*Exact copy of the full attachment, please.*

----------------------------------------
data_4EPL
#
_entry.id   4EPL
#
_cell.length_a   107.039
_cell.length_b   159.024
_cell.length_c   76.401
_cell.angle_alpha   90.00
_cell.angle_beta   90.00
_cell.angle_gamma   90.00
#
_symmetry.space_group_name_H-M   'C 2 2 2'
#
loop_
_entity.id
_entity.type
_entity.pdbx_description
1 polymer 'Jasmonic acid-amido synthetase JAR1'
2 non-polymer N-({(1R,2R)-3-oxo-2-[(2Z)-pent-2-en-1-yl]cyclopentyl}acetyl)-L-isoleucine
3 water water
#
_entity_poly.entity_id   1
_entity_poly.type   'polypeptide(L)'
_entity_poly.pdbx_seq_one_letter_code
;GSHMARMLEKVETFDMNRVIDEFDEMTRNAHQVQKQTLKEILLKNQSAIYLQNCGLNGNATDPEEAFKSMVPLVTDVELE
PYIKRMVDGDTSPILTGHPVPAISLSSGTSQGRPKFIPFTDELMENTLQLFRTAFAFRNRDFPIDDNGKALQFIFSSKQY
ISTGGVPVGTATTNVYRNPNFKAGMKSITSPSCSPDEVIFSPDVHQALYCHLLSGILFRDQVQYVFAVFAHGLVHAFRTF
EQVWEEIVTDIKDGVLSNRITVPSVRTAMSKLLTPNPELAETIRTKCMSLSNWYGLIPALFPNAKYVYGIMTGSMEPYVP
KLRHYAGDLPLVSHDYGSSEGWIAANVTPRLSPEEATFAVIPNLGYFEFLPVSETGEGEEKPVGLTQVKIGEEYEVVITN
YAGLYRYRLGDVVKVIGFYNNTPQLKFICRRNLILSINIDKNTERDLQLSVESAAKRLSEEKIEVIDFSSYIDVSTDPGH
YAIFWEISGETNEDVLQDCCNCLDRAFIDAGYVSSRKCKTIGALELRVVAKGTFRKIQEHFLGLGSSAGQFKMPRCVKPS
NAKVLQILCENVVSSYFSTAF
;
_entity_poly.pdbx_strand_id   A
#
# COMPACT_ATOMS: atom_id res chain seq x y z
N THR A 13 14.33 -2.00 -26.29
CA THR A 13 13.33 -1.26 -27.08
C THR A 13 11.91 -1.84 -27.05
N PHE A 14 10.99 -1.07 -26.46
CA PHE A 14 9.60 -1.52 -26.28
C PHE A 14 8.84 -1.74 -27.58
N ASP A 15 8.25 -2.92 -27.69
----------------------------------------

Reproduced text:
data_4EPL
#
_entry.id   4EPL
#
_cell.length_a   107.039
_cell.length_b   159.024
_cell.length_c   76.401
_cell.angle_alpha   90.00
_cell.angle_beta   90.00
_cell.angle_gamma   90.00
#
_symmetry.space_group_name_H-M   'C 2 2 2'
#
loop_
_entity.id
_entity.type
_entity.pdbx_description
1 polymer 'Jasmonic acid-amido synthetase JAR1'
2 non-polymer N-({(1R,2R)-3-oxo-2-[(2Z)-pent-2-en-1-yl]cyclopentyl}acetyl)-L-isoleucine
3 water water
#
_entity_poly.entity_id   1
_entity_poly.type   'polypeptide(L)'
_entity_poly.pdbx_seq_one_letter_code
;GSHMARMLEKVETFDMNRVIDEFDEMTRNAHQVQKQTLKEILLKNQSAIYLQNCGLNGNATDPEEAFKSMVPLVTDVELE
PYIKRMVDGDTSPILTGHPVPAISLSSGTSQGRPKFIPFTDELMENTLQLFRTAFAFRNRDFPIDDNGKALQFIFSSKQY
ISTGGVPVGTATTNVYRNPNFKAGMKSITSPSCSPDEVIFSPDVHQALYCHLLSGILFRDQVQYVFAVFAHGLVHAFRTF
EQVWEEIVTDIKDGVLSNRITVPSVRTAMSKLLTPNPELAETIRTKCMSLSNWYGLIPALFPNAKYVYGIMTGSMEPYVP
KLRHYAGDLPLVSHDYGSSEGWIAANVTPRLSPEEATFAVIPNLGYFEFLPVSETGEGEEKPVGLTQVKIGEEYEVVITN
YAGLYRYRLGDVVKVIGFYNNTPQLKFICRRNLILSINIDKNTERDLQLSVESAAKRLSEEKIEVIDFSSYIDVSTDPGH
YAIFWEISGETNEDVLQDCCNCLDRAFIDAGYVSSRKCKTIGALELRVVAKGTFRKIQEHFLGLGSSAGQFKMPRCVKPS
NAKVLQILCENVVSSYFSTAF
;
_entity_poly.pdbx_strand_id   A
#
# COMPACT_ATOMS: atom_id res chain seq x y z
N THR A 13 14.33 -2.00 -26.29
CA THR A 13 13.33 -1.26 -27.08
C THR A 13 11.91 -1.84 -27.05
N PHE A 14 10.99 -1.07 -26.46
CA PHE A 14 9.60 -1.52 -26.28
C PHE A 14 8.84 -1.74 -27.58
N ASP A 15 8.25 -2.92 -27.69